Can Driving Fears and Superstitions Make You a Better Driver?

Driving fears and driving superstitions are more widespread than you may think, with some of the most common affecting a wide range of men and women drivers across the U.S. The car insurance comparison service of NetQuote found this out when it conducted a survey to collect the most common fears and superstitions related to driving.

Not only did NetQuote survey more than 1,000 adult motorists throughout the nation, but the company also dug a little deeper to determine if driving fears and driving superstitions had any impact on driving habits and records.

Top Driving Fears 

While driving fears can run the gamut from getting lost to being involved in a collision, the most common driving fears that came up on the survey were those usually associated with urban legends. 

  • Fake police officers pulling drivers over
  • Thieves throwing eggs to lure people out of car
  • Person sneaking into the garage while car is being pulled in
  • Person hiding in the back seat
  • Note left on windshield to lure people out of car
  • Gang initiation that results in killing driver who flashes headlights
  • Shirt left on windshield to lure people out of car
  • Coin stuck into car handle so thieves can break into car later
  • Needles stuck under gas pump handles

Top Driving Superstitions

  • Holding breath while riding through a tunnel
  • Raising feet while riding over bridge or railroad
  • Driving with a rosary or other religious emblem or symbol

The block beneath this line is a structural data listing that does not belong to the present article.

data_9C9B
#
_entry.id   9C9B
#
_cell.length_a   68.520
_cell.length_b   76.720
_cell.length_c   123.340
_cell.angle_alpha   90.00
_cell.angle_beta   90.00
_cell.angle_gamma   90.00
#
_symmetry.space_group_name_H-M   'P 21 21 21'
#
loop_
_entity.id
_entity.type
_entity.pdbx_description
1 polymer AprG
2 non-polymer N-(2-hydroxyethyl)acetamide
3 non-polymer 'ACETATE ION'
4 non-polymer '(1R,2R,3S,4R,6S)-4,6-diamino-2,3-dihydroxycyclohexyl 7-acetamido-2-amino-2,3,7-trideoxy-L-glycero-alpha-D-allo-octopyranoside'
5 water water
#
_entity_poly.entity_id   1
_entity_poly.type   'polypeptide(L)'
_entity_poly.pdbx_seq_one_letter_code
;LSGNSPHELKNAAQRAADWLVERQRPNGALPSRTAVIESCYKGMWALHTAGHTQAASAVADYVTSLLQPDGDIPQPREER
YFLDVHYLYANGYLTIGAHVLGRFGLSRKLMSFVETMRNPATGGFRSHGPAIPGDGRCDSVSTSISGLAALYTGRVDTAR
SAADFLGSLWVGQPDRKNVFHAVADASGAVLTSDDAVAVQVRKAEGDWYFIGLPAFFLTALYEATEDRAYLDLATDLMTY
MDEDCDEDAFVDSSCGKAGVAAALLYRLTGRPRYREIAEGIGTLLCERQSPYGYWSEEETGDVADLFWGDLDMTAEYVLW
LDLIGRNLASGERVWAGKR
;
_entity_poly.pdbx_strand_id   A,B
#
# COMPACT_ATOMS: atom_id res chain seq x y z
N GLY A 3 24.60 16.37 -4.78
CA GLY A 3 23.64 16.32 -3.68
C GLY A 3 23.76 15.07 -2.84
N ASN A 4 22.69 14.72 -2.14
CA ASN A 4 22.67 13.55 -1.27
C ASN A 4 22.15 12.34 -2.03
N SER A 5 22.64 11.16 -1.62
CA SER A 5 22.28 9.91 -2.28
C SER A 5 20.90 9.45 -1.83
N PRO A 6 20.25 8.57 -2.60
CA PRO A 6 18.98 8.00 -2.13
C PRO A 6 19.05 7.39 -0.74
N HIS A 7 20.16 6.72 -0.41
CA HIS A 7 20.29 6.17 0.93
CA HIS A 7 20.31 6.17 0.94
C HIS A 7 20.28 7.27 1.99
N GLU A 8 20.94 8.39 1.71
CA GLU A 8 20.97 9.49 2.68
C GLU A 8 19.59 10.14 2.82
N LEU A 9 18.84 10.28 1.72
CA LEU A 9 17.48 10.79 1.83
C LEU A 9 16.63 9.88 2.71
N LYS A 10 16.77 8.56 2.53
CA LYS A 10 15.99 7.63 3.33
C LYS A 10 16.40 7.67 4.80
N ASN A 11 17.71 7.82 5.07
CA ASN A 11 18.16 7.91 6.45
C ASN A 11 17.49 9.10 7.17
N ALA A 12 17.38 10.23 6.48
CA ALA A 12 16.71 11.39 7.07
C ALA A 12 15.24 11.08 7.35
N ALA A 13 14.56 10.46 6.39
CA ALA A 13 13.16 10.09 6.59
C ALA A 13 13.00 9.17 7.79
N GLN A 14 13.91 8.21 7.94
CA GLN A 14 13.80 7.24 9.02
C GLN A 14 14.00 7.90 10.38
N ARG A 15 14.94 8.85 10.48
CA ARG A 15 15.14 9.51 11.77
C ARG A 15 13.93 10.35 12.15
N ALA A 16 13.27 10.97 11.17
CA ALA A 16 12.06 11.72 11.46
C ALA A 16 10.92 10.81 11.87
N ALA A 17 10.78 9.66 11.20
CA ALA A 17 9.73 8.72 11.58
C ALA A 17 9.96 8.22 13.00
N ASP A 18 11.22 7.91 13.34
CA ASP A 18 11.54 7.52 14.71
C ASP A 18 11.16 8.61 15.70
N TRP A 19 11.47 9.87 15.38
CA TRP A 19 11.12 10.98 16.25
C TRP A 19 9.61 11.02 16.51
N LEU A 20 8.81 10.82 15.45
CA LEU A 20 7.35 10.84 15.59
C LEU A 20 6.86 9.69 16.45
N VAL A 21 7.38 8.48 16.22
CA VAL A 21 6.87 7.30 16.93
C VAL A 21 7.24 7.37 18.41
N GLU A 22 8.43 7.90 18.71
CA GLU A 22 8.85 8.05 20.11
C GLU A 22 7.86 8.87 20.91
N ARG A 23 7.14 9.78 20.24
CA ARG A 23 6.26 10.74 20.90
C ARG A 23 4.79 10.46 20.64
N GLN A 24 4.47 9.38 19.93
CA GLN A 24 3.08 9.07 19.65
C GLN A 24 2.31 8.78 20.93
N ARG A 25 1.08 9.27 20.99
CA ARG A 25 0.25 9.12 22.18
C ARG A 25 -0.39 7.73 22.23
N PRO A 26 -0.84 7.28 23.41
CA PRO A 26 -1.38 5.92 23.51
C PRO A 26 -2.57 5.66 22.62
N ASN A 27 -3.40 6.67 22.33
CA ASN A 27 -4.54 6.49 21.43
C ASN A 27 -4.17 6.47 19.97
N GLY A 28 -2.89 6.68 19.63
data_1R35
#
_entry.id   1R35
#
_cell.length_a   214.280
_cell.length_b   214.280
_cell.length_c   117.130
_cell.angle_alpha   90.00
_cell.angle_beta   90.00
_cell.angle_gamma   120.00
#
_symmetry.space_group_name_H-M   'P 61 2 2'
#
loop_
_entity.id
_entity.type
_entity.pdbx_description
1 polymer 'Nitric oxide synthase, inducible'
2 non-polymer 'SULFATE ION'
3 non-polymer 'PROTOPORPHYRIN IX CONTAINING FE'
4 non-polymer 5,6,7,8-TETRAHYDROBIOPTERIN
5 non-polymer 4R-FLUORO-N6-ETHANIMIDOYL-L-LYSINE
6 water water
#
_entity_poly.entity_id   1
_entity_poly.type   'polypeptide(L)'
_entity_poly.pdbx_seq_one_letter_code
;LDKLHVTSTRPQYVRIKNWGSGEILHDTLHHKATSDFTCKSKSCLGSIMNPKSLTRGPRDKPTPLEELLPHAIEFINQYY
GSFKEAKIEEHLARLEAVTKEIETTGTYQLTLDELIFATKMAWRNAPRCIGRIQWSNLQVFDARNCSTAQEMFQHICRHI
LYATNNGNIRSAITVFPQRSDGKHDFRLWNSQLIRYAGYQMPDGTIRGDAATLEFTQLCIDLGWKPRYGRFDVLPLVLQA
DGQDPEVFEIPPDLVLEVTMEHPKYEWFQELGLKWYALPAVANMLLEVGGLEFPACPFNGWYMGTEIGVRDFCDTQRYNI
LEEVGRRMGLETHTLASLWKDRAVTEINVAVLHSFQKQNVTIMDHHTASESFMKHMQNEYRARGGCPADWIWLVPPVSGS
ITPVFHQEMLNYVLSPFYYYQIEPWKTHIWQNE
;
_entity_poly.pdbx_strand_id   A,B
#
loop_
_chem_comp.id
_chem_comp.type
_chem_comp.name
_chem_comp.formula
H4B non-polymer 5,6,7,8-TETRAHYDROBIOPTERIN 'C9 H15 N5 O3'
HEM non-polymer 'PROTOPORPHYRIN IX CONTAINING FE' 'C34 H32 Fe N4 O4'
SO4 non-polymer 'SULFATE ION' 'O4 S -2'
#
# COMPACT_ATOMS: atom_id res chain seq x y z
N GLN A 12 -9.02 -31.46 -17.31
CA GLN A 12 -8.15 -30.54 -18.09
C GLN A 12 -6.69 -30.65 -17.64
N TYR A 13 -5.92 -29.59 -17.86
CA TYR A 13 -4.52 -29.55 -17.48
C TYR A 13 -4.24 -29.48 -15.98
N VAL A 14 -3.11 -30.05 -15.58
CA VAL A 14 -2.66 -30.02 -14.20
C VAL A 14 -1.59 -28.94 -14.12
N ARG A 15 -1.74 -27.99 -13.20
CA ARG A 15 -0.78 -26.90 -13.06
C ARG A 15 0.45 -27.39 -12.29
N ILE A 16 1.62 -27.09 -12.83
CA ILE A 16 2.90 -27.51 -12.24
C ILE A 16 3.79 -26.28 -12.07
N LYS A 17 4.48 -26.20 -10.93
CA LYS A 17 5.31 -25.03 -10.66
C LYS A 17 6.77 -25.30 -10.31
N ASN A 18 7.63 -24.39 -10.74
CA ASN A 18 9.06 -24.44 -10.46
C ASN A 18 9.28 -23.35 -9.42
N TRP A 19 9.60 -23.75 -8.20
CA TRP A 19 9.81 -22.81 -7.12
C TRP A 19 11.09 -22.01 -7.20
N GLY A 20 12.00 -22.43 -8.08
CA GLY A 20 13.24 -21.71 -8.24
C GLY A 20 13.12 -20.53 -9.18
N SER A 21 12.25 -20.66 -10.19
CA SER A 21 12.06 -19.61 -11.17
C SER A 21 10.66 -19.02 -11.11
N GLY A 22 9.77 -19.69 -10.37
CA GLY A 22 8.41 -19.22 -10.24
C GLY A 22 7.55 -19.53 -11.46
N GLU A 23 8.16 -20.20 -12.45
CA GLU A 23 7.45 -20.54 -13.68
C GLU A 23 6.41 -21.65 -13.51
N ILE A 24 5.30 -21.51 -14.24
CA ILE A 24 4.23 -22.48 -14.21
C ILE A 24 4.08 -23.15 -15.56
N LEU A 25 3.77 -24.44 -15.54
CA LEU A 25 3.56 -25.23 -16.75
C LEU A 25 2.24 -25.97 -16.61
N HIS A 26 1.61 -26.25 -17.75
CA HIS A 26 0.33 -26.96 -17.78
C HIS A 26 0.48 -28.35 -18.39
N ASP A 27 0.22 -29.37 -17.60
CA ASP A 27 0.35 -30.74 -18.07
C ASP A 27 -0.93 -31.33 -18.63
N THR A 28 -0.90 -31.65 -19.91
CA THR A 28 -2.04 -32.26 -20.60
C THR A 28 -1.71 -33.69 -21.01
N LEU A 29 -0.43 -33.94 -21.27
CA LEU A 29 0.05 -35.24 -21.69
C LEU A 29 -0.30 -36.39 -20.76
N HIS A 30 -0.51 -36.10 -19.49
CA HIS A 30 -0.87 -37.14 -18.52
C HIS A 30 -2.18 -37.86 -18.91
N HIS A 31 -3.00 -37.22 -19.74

• Holding breath riding past a cemetery
  • Driving with a lucky charm, such as a rabbit’s foot or coin
  • Praying while passing through a yellow light
  • Tapping the sun visor while passing through a yellow light
  • Throwing coins in the back seat of a new car
  • Purposely scratching a new car for good luck

Link between Fears and Superstitions

Superstitions seem to be most potent, and may even be born out of, underlying fears and anxiety. The origin of superstitious beliefs can be traced back to humanities earliest days, before folks had an explanation for things like earthquakes, storms, widespread illnesses and food shortages. Superstitions were created as a way to try to control uncontrollable events, as well as a way to handle the fear of the unknown.

Superstitions serve the same functions today, whether they’re learned anew by individuals or passed down through generations.

Can Fears and Superstitions Make Better Drivers?

Although part of the survey’s objective was to see if any of the superstitions impacted driving habits, the only tidbit NetQuote shared concerned those who drove around with lucky charms.

Drivers who used some type of religious symbol or charm for good luck were ticketed much more frequently than those who didn’t use one. The most ticketed of the lucky charm batch were those who got their luck from money or coins.

However, driving fears can lead to an increased awareness, while superstitions may result in a decrease in anxiety. The combination of those two factors could perhaps impact driving habits, although each person would have to gauge for themselves if their beliefs were working for them.